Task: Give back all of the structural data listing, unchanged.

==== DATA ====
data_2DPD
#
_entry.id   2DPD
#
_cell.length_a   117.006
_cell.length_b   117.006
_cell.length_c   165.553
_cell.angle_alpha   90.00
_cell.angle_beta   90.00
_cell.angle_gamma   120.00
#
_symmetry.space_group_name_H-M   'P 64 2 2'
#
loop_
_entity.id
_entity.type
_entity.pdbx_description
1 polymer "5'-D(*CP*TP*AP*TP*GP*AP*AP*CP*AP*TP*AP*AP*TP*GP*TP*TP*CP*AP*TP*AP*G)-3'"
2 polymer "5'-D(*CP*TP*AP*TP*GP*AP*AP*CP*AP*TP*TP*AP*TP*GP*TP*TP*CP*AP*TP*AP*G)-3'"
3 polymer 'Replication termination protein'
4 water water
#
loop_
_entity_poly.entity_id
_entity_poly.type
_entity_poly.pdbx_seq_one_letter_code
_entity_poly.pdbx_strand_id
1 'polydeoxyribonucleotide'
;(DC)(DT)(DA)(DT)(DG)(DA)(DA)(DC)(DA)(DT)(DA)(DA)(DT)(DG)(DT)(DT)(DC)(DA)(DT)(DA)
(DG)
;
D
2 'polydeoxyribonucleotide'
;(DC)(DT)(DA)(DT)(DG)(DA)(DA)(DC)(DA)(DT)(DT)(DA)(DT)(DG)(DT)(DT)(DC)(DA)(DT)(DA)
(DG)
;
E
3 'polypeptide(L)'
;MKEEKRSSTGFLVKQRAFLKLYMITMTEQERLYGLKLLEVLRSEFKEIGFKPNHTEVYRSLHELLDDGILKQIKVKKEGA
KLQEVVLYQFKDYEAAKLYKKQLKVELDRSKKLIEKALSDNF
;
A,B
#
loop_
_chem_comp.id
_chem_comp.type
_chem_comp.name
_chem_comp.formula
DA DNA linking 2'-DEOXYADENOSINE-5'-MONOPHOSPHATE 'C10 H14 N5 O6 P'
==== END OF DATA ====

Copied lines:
data_2DPD
#
_entry.id   2DPD
#
_cell.length_a   117.006
_cell.length_b   117.006
_cell.length_c   165.553
_cell.angle_alpha   90.00
_cell.angle_beta   90.00
_cell.angle_gamma   120.00
#
_symmetry.space_group_name_H-M   'P 64 2 2'
#
loop_
_entity.id
_entity.type
_entity.pdbx_description
1 polymer "5'-D(*CP*TP*AP*TP*GP*AP*AP*CP*AP*TP*AP*AP*TP*GP*TP*TP*CP*AP*TP*AP*G)-3'"
2 polymer "5'-D(*CP*TP*AP*TP*GP*AP*AP*CP*AP*TP*TP*AP*TP*GP*TP*TP*CP*AP*TP*AP*G)-3'"
3 polymer 'Replication termination protein'
4 water water
#
loop_
_entity_poly.entity_id
_entity_poly.type
_entity_poly.pdbx_seq_one_letter_code
_entity_poly.pdbx_strand_id
1 'polydeoxyribonucleotide'
;(DC)(DT)(DA)(DT)(DG)(DA)(DA)(DC)(DA)(DT)(DA)(DA)(DT)(DG)(DT)(DT)(DC)(DA)(DT)(DA)
(DG)
;
D
2 'polydeoxyribonucleotide'
;(DC)(DT)(DA)(DT)(DG)(DA)(DA)(DC)(DA)(DT)(DT)(DA)(DT)(DG)(DT)(DT)(DC)(DA)(DT)(DA)
(DG)
;
E
3 'polypeptide(L)'
;MKEEKRSSTGFLVKQRAFLKLYMITMTEQERLYGLKLLEVLRSEFKEIGFKPNHTEVYRSLHELLDDGILKQIKVKKEGA
KLQEVVLYQFKDYEAAKLYKKQLKVELDRSKKLIEKALSDNF
;
A,B
#
loop_
_chem_comp.id
_chem_comp.type
_chem_comp.name
_chem_comp.formula
DA DNA linking 2'-DEOXYADENOSINE-5'-MONOPHOSPHATE 'C10 H14 N5 O6 P'